With a year left for the highly anticipated Bitcoin [BTC] halving, many expect the price of the top-cryptocurrency to surge prior to May 2020. Analysts have previously opined that three months to one year before the halving does the price of the cryptocurrency move up.
A new piece of research from the cryptocurrency analytics firm, CoinMetrics, suggested that in addition to the precursor pump, Bitcoin [BTC] will reach its “local peak” 18 months after the halving.
CoinMetrics charts the price of the top coin, divided based on the 2012 and 2016 halving, showing a noticeable trend. A little more than a year after the first halving when the 210,001 block was mined, the price of Bitcoin surged above $1,000 for the first time, in December 2013 to be precise.
Next, During the July 2016 halving, the coin was trading at just above $600 and within the suggested period of 18 months, the top virtual currency saw its second peak. On 17 December, the coin reached a never-before-seen high of over $19,700 as the Chicago Futures exchanges embraced the digital assets market.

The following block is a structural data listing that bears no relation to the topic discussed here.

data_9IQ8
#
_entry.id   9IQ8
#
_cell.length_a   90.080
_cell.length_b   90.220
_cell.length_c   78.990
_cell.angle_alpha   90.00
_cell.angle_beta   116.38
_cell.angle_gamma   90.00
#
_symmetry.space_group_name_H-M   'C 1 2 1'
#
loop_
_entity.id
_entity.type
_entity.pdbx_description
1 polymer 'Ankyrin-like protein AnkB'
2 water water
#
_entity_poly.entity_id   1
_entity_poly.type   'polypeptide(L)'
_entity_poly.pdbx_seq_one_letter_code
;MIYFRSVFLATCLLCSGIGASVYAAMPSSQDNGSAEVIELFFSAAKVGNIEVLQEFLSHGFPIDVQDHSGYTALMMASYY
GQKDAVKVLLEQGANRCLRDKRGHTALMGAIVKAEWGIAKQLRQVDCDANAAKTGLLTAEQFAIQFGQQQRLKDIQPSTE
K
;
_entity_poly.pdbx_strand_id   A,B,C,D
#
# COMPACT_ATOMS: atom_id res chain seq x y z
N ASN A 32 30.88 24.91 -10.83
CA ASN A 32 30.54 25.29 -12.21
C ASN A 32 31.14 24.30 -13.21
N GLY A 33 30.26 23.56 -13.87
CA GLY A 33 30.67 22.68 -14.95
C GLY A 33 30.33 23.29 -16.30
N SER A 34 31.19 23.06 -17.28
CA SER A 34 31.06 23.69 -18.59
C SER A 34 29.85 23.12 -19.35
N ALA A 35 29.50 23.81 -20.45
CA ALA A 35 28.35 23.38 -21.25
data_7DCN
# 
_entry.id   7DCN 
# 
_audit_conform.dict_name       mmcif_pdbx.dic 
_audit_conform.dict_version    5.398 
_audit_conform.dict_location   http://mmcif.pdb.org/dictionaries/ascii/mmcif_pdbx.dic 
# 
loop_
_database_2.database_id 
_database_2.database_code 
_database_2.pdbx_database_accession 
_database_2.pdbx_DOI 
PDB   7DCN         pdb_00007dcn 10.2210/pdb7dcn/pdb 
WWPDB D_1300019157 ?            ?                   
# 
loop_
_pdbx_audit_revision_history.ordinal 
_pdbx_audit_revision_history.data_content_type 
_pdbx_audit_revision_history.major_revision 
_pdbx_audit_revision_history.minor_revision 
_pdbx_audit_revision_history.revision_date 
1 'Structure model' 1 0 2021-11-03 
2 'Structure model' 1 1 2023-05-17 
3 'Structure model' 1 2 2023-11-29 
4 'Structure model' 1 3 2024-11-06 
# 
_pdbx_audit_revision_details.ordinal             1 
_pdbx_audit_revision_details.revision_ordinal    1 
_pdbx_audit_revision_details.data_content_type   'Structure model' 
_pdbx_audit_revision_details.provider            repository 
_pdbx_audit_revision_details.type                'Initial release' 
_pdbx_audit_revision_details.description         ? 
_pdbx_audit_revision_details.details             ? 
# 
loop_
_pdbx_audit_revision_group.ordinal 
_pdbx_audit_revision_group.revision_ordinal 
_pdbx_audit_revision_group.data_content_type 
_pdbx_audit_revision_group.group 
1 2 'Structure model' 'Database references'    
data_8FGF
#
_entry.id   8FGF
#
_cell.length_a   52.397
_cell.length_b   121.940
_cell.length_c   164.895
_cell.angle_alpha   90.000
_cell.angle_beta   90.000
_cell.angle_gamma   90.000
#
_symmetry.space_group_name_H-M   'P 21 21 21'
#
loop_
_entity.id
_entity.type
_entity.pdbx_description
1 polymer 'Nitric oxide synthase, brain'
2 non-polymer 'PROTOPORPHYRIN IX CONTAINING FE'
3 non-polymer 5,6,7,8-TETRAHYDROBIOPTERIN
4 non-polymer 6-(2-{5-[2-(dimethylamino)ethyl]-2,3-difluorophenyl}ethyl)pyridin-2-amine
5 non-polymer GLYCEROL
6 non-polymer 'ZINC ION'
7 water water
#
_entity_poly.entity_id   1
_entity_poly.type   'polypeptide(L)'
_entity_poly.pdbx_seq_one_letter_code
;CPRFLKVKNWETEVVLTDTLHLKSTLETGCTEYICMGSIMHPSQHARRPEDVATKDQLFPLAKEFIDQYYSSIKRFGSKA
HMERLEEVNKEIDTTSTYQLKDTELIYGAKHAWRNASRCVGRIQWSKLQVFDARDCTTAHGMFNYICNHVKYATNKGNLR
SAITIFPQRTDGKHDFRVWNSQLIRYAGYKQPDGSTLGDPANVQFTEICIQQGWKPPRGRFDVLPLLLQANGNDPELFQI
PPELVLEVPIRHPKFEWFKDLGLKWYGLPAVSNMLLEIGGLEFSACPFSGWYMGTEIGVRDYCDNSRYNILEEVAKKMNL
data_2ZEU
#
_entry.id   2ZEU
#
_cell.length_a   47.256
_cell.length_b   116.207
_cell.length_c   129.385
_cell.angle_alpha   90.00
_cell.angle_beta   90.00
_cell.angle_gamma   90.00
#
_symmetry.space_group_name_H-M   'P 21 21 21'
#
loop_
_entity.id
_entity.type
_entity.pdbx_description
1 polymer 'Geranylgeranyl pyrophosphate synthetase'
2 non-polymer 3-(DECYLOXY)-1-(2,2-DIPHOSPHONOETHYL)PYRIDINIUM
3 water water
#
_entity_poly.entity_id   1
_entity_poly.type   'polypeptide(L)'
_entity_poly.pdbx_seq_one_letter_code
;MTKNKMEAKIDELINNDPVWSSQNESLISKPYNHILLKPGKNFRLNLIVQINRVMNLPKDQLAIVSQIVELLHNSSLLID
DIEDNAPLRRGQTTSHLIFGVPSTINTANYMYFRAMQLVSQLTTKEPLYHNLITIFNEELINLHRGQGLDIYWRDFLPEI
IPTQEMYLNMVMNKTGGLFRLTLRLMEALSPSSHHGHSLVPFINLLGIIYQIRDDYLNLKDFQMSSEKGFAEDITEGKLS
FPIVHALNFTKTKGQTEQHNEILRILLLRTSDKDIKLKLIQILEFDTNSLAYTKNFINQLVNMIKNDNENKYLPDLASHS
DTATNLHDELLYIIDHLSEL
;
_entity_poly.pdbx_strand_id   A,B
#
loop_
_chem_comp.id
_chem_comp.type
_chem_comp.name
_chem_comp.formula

With the price of Bitcoin over $5,000 for the first time in over four months, and the precursor halving bulls on the horizon, the price could surge. Furthermore, based on CoinMetrics’ inference, Bitcoin will see its third peak, higher than $20,000, by the close of 2021, eighteen months after the May 2020 halving.
The halving protocol was placed in the original whitepaper to thwart inflationary pressure that would arise with more blocks mined and more Bitcoins supplied. Historical charts prove that this objective has been adhered to, with a constant drop in the inflation rate with the two previous halvings.
In 2012, the inflation was over 25 percent and immediately after the miner reward reduction to 25 BTC per block,